1 Introduction

Muon tomography [1,2,3] is a valuable imaging technique that allows quick scanning of cargo containers, it takes advantage of muons, particles that make up the constant natural background of cosmic particles. When traversing media, muons are deviated from their original trajectories due to multiple Coulomb scattering. Since the intensity of the scattering strictly depends on the atomic number and the geometry of the objects traversed, it is possible to infer the content of a volume and distinguish materials with different compositions by tracking the muons traversing it.

The goal of the TECNOMUSE project is to design and build a muon tomography scanner based on multi-gap resistive plate chambers (MRPC) detectors [4,5,6,7]. Through the interactions of the muons in the detectors, it is possible to infer the scattering angle of each muon traversing the volume and consequently to reconstruct a tomographic image of its content with a contrast depending on the atomic number of the materials encountered. The goal of the project is to infer the presence of unexpected and potentially harmful objects and materials inside cargo containers.

As shown in Table 1, many detection strategies and technologies have been used for muon tomography. The main advantage of MRPCs and the rationale of their choice for the TECNOMUSE project are high spatial resolution (below 1 mm [11]), high time resolution (better than 600 ps [12]), allowing time-of-flight (ToF) measurement for momentum estimation, and high efficiency for muons (above 90% from preliminary tests on the TECNOMUSE detectors—not reported in this article). Furthermore, MRPCs make possible to cover wide surfaces because of their small cost per unit of area.

Differently from other groups focused on the study of MRPC for muon tomography [13,14,15], the TECNOMUSE project aims to develop a complete scanner based on MRPC.

In this work, the performance of the TECNOMUSE scanner is preliminary evaluated via Monte Carlo simulations. The image reconstruction has been carried out by means of algorithms specifically developed for muon tomography [2, 3]. Different simulations have been developed with the aim to assess the detection capabilities and imaging performance.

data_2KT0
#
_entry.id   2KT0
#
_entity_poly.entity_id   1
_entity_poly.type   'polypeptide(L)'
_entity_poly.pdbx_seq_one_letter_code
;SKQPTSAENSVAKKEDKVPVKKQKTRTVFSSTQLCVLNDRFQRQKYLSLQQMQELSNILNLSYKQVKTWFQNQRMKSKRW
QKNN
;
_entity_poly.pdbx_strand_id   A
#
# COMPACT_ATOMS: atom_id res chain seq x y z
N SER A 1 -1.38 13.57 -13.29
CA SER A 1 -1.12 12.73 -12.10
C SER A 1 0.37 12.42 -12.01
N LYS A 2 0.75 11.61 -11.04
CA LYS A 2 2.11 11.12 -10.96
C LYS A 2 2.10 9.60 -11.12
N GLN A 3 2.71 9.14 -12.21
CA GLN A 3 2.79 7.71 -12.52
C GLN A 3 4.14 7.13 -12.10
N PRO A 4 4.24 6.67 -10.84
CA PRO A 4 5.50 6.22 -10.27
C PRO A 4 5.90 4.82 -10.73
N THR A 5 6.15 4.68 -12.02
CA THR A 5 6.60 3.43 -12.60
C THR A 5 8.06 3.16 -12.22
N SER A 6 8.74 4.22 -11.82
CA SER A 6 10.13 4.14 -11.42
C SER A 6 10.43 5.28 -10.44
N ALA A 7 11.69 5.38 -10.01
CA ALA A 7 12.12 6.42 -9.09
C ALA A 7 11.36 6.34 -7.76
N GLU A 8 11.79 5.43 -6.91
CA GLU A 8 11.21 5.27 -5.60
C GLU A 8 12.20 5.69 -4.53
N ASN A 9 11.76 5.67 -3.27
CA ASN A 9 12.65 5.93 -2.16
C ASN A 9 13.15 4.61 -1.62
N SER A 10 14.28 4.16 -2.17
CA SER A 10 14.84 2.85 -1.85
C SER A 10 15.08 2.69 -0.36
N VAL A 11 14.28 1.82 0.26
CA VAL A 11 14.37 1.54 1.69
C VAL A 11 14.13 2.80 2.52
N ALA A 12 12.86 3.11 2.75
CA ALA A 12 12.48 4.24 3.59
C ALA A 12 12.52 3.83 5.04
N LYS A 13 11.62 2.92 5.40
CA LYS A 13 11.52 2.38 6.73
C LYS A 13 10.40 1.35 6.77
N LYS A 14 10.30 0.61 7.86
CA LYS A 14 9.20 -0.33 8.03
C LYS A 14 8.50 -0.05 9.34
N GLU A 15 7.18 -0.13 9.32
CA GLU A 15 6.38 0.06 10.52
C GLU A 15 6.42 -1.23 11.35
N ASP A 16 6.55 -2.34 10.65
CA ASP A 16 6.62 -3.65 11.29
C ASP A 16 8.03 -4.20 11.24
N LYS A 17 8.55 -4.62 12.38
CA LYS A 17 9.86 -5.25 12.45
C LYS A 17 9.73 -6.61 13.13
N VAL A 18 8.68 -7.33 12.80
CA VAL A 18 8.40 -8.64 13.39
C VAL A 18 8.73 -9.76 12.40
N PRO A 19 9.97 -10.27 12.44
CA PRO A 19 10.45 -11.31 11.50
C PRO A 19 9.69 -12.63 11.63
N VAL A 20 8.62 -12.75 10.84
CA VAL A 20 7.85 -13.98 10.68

2 Detector design and Monte Carlo simulations

2.1 The TECNOMUSE system

The TECNOMUSE system is based on MRPC [4, 5] detectors placed above and below the volume to be scanned to reconstruct the muon tracks traversing the detector from which it infers the content of the volume itself.

Inside the detectors, developed by General Tecnica [17] (a company that already realized the RPC detectors for ATLAS [18] and ARGO projects [19]), there is a mixture of gases (namely 94.7% C\(_{2}\)H\(_{2}\)F\(_{4}\), 5.0% C\(_{4}\)H\(_{10}\) and 0.3% SF\(_{6}\)) specifically tailored for the application with the aim to avoid UV-photons quenching and, consequently, the widening of the discharge and the occurrence of streamers at low voltages. Moreover, being the sulfur fluoride component of the gas mixture, an electronegative gas, it reduces the occurrences of avalanches at high voltages [6, 7].

In its prototypical design, the scanner assembly has been realized by stacking three cargo containers in a self-supporting and modular structure (see Fig. 1) that proved to be useful in the development and test stages. The detectors have been placed inside the upper and lower containers in order to realize the muon tracer, while the central container has been used to place the unknown materials to detect.